Yet the study by Comparis.ch, published on Thursday, showed that Geneva has the smallest apartments, making them the most expensive per square metre.
The study analyzed average monthly rents on apartments of 3 and 3.5 rooms in Switzerland's 15 biggest cities.
At 2,324 francs ($2,381), Zurich was the most expensive Swiss city for rents, followed by Geneva (1,995 francs), Lausanne (1,850 francs).
At the other end of the scale, watchmaking town La Chaux-de-Fonds in the canton of Neuchâtel had the cheapest average price, of 1,120 francs ($1,147), while rents averaged around 1,300 francs in St Gallen, Schaffhausen and Biel/Bienne.
In a statement housing expert Michael Kohlas said the prices “reflect the strained situation in the housing market in Zurich and Geneva. In these cities it's extremely difficult to find an affordable apartment”.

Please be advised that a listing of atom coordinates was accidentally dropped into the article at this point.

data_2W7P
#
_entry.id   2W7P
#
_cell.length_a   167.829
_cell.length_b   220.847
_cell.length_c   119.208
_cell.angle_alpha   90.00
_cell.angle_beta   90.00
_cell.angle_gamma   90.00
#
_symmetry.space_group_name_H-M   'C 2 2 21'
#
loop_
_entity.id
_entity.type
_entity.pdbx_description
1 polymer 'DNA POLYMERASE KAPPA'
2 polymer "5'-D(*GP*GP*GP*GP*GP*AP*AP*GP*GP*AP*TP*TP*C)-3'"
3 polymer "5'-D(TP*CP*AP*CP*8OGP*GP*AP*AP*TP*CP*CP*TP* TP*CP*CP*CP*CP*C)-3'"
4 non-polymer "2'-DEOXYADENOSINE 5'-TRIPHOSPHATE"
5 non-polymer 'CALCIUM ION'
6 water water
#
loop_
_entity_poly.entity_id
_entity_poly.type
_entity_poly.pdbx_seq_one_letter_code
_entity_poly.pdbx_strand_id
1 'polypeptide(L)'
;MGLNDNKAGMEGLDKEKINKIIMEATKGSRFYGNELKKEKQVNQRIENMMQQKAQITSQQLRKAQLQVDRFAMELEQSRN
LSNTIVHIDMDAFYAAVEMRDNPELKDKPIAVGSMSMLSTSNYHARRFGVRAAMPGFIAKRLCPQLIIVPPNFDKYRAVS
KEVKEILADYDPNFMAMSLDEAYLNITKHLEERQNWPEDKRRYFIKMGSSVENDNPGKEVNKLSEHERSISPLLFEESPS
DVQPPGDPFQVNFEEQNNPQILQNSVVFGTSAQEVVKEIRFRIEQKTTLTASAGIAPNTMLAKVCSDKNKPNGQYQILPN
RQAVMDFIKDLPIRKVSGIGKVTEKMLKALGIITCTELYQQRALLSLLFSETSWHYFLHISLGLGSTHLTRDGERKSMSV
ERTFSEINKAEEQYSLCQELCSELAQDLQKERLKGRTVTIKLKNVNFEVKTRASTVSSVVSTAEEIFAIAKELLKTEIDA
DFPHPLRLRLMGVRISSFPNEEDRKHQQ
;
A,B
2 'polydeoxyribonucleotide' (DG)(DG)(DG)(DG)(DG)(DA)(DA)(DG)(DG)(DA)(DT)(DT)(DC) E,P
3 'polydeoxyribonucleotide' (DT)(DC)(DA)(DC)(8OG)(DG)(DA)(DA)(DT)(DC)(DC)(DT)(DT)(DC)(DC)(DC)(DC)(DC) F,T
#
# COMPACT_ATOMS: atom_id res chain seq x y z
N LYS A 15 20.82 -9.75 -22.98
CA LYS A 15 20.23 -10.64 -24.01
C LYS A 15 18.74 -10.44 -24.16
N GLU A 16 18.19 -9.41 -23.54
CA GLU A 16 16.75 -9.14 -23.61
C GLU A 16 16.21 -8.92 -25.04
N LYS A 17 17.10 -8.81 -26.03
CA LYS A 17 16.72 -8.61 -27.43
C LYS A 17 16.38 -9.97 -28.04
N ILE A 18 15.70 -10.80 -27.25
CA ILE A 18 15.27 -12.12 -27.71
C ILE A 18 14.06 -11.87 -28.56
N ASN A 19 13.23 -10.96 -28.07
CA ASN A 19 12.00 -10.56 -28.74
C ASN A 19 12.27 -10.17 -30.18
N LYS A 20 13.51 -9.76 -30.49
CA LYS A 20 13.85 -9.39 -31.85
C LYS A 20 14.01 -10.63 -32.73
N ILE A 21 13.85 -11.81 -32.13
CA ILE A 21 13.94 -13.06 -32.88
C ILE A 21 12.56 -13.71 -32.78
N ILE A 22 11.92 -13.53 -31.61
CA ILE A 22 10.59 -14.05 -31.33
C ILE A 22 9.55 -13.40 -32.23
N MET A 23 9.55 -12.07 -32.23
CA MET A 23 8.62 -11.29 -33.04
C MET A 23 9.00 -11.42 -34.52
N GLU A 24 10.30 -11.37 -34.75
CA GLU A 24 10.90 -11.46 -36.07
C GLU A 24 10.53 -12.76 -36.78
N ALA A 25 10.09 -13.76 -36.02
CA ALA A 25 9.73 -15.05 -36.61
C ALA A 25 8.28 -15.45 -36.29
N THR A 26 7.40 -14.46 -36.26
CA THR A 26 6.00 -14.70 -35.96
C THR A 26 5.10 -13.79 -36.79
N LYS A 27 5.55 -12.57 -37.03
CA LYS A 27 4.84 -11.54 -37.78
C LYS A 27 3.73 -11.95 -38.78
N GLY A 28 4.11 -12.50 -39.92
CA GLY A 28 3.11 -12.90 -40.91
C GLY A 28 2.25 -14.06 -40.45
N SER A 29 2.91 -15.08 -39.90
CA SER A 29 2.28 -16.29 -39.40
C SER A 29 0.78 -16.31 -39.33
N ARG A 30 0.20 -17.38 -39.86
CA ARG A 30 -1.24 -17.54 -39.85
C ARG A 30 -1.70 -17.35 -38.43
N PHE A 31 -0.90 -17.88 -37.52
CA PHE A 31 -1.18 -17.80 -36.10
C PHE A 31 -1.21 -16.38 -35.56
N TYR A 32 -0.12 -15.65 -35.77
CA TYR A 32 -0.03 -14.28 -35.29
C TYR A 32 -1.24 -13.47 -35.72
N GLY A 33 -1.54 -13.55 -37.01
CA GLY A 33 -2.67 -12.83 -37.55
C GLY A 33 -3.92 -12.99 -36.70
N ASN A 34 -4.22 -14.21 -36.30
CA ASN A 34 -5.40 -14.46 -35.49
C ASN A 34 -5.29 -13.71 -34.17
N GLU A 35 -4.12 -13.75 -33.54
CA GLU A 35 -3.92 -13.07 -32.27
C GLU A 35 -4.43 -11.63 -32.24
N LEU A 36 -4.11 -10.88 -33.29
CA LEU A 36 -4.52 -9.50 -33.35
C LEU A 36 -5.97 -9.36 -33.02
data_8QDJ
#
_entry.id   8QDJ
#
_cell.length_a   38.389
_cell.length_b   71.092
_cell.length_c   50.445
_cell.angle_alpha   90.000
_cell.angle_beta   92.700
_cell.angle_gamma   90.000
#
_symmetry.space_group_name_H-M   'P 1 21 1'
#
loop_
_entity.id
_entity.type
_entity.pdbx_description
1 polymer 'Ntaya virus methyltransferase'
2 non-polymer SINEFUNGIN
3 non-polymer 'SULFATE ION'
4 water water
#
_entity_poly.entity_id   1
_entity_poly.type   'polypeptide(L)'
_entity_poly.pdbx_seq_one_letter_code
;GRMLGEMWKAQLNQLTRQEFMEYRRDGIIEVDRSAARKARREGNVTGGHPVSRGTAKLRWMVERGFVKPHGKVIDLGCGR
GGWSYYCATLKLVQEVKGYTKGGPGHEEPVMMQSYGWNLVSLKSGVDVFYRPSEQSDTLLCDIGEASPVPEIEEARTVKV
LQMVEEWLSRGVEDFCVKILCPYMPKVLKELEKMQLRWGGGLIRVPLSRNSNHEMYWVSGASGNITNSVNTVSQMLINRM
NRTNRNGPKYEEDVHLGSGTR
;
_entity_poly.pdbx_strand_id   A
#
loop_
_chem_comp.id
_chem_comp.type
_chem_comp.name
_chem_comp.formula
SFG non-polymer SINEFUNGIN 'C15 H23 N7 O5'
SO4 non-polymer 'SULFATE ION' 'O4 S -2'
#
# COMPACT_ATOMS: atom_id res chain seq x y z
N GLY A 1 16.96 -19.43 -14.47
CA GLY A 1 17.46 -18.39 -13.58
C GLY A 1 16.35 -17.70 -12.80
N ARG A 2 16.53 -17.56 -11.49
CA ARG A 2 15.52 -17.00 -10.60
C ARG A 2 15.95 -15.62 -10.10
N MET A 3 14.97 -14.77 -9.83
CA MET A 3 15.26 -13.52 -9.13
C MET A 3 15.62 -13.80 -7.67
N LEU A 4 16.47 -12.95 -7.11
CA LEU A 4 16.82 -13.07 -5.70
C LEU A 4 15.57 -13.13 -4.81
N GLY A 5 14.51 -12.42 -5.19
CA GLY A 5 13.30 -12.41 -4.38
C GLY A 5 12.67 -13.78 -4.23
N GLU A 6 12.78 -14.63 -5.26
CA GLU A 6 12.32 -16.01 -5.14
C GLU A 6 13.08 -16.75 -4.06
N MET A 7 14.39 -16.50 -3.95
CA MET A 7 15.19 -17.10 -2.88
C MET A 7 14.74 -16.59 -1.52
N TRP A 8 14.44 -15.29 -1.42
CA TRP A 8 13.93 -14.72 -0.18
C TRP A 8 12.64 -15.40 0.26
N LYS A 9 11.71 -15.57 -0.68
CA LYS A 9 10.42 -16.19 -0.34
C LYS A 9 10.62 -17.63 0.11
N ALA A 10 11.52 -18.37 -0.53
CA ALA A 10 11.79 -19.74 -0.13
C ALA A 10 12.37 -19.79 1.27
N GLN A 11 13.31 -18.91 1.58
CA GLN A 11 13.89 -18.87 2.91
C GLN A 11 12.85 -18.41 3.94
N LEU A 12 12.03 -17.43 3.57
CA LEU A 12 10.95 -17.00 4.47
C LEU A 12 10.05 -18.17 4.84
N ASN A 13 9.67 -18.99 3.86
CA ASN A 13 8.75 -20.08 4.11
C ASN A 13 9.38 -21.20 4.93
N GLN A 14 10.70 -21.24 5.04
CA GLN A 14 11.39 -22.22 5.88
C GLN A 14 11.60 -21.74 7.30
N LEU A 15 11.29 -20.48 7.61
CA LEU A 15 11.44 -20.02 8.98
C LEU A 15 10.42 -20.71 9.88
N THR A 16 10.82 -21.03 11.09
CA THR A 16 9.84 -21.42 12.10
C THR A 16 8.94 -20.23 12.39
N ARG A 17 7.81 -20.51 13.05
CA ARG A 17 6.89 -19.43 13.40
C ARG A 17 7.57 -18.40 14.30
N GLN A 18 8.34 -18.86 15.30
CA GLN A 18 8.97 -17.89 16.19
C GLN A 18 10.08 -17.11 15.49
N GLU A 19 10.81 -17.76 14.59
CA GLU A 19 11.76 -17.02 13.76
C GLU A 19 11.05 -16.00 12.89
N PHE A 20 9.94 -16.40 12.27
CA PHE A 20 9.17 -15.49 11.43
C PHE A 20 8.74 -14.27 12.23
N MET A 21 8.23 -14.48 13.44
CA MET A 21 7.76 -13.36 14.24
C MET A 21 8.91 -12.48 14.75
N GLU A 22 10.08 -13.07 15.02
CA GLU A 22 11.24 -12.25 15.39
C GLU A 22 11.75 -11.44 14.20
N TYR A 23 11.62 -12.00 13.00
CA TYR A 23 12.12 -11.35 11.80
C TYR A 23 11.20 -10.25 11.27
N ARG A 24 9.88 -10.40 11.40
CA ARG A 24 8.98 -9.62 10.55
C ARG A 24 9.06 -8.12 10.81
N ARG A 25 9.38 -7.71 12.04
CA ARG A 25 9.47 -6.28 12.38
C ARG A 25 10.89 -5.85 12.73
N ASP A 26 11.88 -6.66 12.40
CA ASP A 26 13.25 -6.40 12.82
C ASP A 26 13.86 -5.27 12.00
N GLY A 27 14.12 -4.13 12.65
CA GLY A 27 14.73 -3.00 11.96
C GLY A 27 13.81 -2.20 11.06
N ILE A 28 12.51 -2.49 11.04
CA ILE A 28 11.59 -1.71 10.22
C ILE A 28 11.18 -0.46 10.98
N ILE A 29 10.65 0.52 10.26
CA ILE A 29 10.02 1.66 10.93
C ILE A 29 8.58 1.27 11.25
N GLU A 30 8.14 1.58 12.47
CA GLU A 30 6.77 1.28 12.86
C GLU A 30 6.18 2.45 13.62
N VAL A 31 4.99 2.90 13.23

At least your money buys you more space in Zurich, however. According to the study the city has the largest apartments, with an average of 80 metres square for a 3 or 3.5 room apartment, along with those in Chur and Lucerne.
In Geneva, however, the average is just 60 metres square, significantly below the Swiss average (76m2), making it the most expensive place in Switzerland per square metre.
“These big differences in price per metre square can be explained by factors including the level of facilities, the year of construction, the location of the apartment as well as the purchasing power, which varies according to the region,” said Kohlas.
The best price-space ratio is to be found in the eastern Swiss city of Chur, where 3.5 room apartments cost around 1,570 francs a month, working out at 20 francs per square metre compared with 33 francs in Geneva.
While housing prices in Switzerland remain high, in October real estate specialists Wuest and Partner predicted they would come down in some areas of the country in 2016.
Rents in the Lake Geneva area should drop by 0.6 percent on average this year, said the firm, however there will be no respite for renters in Zurich and the Italian-speaking canton of Ticino, where rents were set to rise once again.
An August study said that low interest rates in Switzerland meant buying a house was cheaper than renting an equivalent apartment.